The Global Outlook for Video Download SalesCustom installers who haven’t hopped on the networked entertainment bus may want to revisit their New Year’s resolutions for 2007. 12/18/2006 7:00 AM Eastern
The Global Outlook for Video Download Sales
Dec 18, 2006 12:00 PM
Custom installers who haven’t hopped on the networked entertainment bus may want to revisit their New Year’s resolutions for 2007. According to technology market research firm Strategy Analytics, consumers are itching for online video purchase opportunities, and the market is poised to give them what they want.
“2007 will be remembered as the year in which online sales of prerecorded video finally became a real business,” says Martin Olausson, senior analyst at the Strategy Analytics broadband media and communications service. Comparing the interest in video to the thriving online music market, Olausson says online delivery of video content is now emerging as a viable and increasingly important distribution channel for content owners.
In its report titled, “The Video Store Goes Virtual: The Global Outlook for Online Video Sales,” Strategy Analytics predicts that online sales of TV shows, movies, and other prerecorded video will catapult to a billion-dollar business in 2007. Sales of video downloads will total $298 million for 2006, according to the company, but will leap to $1.5 billion by this time next year. By 2010, the report continues, global revenue from online video sales, rentals, and subscriptions are expected to reach $5.9 billion and comprise 8 percent of total home video industry revenues.
The growth will be fueled not only by existing video download models including Apple’s iTunes store, but by a proliferation of distributors and payment models. Wal-Mart will likely emerge as a major player in the download space in the same way it has dominated DVD sales at retail. The chain currently accounts for 40 percent of DVD sales in the U.S. and recently launched its own download service at the end of November.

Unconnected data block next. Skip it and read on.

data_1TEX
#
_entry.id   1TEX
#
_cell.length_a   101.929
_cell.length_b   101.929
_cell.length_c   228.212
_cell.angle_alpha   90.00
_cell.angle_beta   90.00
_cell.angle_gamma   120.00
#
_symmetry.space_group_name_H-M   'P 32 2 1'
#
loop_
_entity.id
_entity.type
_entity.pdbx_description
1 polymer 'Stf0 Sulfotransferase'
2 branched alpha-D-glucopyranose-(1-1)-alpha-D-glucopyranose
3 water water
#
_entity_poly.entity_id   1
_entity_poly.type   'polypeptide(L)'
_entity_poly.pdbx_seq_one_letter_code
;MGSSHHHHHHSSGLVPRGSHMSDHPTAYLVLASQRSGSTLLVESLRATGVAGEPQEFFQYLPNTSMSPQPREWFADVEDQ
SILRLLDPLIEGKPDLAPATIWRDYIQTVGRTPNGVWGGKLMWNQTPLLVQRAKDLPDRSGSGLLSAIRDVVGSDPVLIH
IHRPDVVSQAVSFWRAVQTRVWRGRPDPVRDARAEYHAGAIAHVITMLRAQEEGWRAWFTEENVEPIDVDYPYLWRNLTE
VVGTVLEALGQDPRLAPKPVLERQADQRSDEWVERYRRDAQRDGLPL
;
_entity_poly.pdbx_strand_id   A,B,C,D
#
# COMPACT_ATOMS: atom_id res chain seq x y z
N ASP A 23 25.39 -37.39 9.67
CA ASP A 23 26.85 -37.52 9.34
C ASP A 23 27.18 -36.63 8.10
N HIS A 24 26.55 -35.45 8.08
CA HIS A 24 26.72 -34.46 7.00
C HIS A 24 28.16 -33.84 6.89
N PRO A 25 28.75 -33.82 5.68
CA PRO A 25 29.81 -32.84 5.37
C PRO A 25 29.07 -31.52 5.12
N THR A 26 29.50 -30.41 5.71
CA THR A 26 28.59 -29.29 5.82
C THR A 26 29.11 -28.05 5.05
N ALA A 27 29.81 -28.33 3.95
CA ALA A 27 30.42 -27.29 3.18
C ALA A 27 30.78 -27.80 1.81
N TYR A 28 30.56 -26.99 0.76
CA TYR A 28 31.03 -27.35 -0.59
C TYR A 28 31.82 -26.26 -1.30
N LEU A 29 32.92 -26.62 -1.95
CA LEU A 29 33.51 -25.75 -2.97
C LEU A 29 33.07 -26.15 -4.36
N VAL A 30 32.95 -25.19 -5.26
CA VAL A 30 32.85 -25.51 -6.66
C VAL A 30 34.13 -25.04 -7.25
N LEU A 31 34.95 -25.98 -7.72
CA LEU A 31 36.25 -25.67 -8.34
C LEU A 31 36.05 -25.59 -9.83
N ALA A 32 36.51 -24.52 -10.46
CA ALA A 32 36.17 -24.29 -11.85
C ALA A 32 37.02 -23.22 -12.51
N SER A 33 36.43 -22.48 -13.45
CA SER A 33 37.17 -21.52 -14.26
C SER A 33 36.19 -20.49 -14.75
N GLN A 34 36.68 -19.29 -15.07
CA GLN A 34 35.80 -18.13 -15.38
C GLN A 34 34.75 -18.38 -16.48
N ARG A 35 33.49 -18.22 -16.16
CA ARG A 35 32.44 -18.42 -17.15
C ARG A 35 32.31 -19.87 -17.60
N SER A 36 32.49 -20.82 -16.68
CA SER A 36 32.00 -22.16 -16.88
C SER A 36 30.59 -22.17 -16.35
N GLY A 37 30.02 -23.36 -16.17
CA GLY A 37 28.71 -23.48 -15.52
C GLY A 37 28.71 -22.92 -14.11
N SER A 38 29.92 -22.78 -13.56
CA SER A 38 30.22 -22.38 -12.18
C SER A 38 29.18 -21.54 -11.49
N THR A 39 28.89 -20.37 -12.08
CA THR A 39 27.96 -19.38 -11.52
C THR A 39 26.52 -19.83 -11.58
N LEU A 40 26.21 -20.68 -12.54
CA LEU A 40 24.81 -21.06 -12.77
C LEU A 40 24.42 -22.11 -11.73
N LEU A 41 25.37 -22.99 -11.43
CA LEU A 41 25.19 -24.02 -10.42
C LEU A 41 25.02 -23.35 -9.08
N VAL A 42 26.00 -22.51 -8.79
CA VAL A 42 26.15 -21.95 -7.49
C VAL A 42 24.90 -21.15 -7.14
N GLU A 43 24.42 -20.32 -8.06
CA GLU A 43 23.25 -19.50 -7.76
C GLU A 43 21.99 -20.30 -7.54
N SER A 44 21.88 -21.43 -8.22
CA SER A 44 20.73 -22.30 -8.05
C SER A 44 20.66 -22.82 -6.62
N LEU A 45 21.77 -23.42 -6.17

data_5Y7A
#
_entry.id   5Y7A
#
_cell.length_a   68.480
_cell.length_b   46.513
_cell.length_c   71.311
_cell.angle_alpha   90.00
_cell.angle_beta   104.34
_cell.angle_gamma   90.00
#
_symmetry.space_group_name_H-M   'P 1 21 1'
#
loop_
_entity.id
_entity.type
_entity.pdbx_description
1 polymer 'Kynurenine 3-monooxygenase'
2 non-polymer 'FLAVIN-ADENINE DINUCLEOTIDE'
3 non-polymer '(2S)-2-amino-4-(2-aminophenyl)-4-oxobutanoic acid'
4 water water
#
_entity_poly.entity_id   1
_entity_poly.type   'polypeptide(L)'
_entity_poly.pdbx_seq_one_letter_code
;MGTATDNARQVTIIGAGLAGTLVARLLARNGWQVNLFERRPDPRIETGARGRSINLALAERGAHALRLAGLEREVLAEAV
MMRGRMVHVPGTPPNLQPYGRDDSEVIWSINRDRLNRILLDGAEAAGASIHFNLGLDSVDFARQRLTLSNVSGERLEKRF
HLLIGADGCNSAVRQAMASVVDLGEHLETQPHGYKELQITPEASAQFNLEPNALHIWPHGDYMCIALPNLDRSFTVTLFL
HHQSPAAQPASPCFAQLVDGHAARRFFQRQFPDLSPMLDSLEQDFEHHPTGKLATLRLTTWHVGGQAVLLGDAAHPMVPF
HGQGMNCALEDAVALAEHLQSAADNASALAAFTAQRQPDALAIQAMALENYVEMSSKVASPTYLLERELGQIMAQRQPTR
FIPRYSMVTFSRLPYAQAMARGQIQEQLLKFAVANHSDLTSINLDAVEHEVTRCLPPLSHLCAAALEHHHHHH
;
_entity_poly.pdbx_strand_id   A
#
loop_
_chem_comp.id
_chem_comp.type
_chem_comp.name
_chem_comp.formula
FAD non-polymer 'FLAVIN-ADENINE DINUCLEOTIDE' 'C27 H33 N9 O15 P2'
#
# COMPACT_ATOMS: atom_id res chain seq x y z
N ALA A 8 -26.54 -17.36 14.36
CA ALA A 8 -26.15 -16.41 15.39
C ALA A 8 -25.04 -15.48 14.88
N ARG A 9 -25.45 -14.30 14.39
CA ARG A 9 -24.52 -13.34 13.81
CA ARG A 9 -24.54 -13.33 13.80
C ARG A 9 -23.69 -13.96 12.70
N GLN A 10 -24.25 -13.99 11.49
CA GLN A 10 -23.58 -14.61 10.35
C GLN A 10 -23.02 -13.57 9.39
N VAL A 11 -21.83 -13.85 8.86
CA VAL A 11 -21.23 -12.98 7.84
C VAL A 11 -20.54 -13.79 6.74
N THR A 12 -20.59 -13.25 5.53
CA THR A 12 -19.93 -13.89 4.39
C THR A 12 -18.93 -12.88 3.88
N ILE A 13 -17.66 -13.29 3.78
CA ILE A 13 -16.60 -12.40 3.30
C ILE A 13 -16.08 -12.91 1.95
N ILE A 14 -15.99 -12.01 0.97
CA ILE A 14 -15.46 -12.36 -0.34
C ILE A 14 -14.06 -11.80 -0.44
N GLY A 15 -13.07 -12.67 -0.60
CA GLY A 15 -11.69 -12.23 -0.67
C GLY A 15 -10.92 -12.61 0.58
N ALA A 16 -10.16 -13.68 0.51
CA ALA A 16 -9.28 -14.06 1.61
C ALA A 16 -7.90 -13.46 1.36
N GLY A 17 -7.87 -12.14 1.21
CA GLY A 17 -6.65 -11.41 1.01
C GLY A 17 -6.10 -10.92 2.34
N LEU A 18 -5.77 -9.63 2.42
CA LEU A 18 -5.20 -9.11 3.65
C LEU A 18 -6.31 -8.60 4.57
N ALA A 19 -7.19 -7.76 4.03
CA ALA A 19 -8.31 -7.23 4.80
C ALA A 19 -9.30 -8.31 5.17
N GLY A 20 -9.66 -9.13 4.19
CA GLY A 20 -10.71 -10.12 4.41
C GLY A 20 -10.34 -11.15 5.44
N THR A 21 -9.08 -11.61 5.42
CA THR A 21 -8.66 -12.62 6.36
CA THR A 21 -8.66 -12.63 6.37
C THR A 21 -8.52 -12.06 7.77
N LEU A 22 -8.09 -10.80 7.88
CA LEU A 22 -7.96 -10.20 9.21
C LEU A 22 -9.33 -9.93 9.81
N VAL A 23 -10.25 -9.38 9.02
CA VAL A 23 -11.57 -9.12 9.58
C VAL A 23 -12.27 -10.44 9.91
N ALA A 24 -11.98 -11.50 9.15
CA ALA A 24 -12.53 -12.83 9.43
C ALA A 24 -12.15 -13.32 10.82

For now, at least, Wal-Mart is using its nascent, and limited, download service as a way to supplement DVD sales. Consumers who buy the hard copy of Superman Returns have the option to tack on software versions that play back on a portable media device. The download formats are priced at $1.97 for portable devices, $2.97 for PCs/laptops, and $3.97 for a portable player and PC bundle.
Titles with the added download feature are marked with a sticker on the front of the DVD. Consumers go to a website, download software and then pay for the version they want. The Superman offering is the first in a test of DVD/download bundles. The company also says it plans to test a movie and TV download service.
The Wal-Mart trial comes after Amazon launched its video download service in September. According to Strategy Analytics, Time Warner and Netflix are expected to enter the download market soon too. The research firm says pay-to-own downloads account for most online video revenues today, but other payment models will emerge as a significant part of the market down the line. The company projects that by 2010 rentals and subscription-based services will account for a quarter of annual online video sales to consumers.
“Millions of households around the world are adopting broadband every month,” says James Penhune, director of the Strategy Analytics broadband media and communications service. “Our consumer research shows strong pent-up interest in accessing movies, TV shows, and other video online.”